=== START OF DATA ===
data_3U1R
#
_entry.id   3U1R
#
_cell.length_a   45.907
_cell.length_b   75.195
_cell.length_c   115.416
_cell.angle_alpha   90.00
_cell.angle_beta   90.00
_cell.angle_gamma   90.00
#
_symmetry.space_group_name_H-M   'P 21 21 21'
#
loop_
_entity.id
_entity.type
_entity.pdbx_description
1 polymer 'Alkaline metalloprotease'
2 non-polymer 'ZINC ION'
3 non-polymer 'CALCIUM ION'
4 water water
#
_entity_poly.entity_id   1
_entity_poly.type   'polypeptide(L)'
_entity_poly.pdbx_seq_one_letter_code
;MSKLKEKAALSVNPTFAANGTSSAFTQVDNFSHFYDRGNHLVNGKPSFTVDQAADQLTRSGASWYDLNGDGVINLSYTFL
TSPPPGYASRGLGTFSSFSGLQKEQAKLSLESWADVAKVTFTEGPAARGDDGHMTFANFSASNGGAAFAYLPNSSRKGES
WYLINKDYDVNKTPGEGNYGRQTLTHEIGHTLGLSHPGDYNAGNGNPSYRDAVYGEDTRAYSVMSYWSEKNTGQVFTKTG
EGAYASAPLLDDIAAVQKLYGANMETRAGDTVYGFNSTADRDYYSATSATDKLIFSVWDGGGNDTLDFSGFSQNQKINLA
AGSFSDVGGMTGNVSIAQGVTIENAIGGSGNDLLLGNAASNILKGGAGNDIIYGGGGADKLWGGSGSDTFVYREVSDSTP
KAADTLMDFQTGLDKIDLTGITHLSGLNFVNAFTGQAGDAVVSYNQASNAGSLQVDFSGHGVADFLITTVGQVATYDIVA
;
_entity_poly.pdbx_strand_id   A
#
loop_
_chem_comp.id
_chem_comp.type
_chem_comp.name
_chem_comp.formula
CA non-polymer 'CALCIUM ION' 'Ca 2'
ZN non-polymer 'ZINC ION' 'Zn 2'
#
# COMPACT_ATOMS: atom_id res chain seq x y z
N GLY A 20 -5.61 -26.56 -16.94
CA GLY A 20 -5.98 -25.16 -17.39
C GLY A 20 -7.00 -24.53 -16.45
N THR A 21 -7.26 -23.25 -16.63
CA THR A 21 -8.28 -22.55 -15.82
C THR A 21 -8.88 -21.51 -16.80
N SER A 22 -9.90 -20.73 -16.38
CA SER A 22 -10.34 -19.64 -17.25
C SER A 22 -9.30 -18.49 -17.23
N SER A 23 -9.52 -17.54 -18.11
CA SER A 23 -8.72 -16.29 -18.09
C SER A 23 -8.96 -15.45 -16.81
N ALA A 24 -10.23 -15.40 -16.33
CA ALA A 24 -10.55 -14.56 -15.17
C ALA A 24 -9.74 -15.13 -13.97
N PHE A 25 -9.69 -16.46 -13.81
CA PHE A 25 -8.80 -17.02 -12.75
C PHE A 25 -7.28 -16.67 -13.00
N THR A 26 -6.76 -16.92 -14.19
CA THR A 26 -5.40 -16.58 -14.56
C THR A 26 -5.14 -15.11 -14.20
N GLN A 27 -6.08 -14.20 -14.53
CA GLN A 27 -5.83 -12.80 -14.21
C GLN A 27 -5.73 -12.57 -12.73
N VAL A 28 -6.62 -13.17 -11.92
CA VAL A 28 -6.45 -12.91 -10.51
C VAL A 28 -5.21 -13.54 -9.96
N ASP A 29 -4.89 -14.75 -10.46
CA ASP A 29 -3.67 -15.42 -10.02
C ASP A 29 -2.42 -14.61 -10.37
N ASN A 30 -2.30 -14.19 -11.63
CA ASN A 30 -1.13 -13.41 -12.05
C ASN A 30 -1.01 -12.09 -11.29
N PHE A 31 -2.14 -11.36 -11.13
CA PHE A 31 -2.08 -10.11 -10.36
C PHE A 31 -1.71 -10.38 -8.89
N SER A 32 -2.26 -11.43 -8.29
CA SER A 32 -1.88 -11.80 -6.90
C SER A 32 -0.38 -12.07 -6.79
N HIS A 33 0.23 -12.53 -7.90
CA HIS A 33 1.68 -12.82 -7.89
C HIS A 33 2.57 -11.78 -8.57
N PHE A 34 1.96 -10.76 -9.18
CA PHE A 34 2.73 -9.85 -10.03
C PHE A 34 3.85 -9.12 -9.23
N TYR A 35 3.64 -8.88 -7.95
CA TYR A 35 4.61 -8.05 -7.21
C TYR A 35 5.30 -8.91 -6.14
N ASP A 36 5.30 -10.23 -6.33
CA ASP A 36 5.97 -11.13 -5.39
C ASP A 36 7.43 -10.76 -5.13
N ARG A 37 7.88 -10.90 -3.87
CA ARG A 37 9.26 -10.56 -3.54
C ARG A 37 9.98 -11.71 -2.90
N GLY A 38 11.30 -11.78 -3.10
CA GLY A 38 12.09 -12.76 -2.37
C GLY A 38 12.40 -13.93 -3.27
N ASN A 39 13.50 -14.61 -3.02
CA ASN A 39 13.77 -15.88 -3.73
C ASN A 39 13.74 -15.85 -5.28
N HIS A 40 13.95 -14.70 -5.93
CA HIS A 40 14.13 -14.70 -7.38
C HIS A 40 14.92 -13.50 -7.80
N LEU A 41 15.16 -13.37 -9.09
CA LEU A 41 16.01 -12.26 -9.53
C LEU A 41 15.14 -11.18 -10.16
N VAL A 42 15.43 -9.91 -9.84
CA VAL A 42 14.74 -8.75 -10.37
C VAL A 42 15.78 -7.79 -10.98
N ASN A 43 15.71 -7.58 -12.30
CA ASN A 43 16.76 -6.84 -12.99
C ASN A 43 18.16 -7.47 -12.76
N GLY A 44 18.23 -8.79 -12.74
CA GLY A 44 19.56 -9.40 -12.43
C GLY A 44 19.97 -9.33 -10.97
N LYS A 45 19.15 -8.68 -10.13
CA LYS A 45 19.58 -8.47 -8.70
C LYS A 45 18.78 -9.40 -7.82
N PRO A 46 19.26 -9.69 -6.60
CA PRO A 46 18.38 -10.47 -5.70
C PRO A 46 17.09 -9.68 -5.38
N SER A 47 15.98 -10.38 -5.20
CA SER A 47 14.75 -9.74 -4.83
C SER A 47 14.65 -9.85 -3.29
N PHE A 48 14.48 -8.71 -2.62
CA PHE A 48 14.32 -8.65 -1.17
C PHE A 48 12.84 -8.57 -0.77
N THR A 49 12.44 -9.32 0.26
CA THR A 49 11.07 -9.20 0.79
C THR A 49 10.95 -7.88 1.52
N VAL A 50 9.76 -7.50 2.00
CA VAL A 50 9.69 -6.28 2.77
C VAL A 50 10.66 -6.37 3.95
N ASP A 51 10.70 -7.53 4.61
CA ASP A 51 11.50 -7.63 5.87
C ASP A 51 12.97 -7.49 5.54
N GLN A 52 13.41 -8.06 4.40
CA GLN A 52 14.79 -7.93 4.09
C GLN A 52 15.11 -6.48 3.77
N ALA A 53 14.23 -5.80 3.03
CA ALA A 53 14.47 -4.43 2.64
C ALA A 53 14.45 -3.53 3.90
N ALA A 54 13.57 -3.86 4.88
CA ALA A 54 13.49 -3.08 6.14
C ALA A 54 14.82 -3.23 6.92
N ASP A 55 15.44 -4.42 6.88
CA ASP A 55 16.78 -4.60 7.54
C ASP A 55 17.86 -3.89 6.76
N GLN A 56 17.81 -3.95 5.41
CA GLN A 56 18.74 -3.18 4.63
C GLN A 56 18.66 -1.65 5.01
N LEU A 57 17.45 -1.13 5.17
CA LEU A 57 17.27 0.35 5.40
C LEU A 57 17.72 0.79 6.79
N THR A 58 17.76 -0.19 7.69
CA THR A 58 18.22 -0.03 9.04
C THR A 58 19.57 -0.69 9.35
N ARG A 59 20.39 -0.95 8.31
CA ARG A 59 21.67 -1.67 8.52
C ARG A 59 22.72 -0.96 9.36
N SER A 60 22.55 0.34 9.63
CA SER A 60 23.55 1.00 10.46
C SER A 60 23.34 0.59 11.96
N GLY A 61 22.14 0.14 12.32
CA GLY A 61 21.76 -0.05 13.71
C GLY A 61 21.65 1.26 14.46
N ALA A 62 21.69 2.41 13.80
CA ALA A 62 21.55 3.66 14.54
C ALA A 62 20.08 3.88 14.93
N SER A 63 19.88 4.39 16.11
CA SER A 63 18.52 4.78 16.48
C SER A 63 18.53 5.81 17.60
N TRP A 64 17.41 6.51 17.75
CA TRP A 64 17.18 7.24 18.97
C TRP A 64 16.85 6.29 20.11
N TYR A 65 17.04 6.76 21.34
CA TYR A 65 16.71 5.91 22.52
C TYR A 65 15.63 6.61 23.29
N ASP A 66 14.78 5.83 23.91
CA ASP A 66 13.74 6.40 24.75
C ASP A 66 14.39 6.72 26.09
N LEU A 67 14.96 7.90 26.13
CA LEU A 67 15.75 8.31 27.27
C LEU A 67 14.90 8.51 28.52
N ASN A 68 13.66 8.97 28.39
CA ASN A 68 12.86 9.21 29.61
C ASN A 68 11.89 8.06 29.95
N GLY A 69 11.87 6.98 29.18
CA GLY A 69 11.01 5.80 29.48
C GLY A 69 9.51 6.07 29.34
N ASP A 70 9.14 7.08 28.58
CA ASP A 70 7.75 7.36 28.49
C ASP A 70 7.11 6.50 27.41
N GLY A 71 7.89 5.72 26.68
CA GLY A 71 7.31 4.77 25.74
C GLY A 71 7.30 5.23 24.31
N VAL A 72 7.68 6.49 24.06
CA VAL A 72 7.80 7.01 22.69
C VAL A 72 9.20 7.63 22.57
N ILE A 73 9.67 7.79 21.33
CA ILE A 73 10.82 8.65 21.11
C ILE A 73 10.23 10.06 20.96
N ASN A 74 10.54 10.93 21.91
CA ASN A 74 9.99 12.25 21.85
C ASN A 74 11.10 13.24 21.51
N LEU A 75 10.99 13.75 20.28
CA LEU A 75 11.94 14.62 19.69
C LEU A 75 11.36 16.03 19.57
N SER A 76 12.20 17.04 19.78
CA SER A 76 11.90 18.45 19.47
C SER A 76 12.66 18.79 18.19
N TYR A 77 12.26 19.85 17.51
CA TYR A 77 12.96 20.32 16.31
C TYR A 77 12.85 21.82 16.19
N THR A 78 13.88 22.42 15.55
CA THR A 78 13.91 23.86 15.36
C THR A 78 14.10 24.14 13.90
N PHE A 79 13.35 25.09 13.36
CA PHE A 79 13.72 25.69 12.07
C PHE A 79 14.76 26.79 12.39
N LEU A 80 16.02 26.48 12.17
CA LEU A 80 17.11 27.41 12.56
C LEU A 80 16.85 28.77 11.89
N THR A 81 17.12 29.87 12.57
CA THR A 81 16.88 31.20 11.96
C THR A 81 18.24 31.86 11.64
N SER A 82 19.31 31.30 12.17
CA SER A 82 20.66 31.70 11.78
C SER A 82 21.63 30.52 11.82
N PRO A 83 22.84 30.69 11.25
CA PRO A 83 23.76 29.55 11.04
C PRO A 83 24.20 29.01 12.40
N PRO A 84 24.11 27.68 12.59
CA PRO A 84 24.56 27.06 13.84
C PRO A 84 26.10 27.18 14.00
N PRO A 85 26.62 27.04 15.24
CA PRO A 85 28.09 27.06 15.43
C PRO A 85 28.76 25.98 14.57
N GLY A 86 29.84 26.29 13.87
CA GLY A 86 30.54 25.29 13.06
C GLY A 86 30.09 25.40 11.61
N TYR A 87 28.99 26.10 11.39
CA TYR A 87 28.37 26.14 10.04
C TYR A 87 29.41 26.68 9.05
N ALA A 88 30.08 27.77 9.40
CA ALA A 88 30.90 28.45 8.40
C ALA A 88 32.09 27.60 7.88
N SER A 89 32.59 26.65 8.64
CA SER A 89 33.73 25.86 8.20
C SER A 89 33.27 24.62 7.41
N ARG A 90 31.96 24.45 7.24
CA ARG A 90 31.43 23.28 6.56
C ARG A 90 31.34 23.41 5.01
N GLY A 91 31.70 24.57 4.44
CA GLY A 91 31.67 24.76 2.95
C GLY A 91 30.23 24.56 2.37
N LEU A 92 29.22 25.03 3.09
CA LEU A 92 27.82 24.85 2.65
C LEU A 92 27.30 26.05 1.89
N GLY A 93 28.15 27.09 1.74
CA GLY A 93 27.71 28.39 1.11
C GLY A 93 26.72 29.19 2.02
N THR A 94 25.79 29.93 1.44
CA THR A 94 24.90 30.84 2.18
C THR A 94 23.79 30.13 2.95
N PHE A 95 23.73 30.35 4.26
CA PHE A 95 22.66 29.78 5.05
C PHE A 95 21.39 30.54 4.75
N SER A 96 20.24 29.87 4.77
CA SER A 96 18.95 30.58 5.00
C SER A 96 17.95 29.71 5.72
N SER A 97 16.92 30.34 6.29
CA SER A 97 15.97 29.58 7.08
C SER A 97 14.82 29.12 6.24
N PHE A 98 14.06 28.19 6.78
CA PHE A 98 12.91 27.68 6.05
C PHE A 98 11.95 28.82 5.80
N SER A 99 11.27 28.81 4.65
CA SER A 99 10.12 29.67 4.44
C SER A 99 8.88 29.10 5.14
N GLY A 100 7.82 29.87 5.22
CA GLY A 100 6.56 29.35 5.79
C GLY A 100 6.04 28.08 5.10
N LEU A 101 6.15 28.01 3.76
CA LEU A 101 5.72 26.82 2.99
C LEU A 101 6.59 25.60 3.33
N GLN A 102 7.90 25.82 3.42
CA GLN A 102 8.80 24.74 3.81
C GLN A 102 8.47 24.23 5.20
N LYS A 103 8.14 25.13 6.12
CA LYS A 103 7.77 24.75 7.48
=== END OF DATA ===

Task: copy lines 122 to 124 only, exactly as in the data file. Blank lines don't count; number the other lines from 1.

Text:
N PRO A 46 19.26 -9.69 -6.60
CA PRO A 46 18.38 -10.47 -5.70
C PRO A 46 17.09 -9.68 -5.38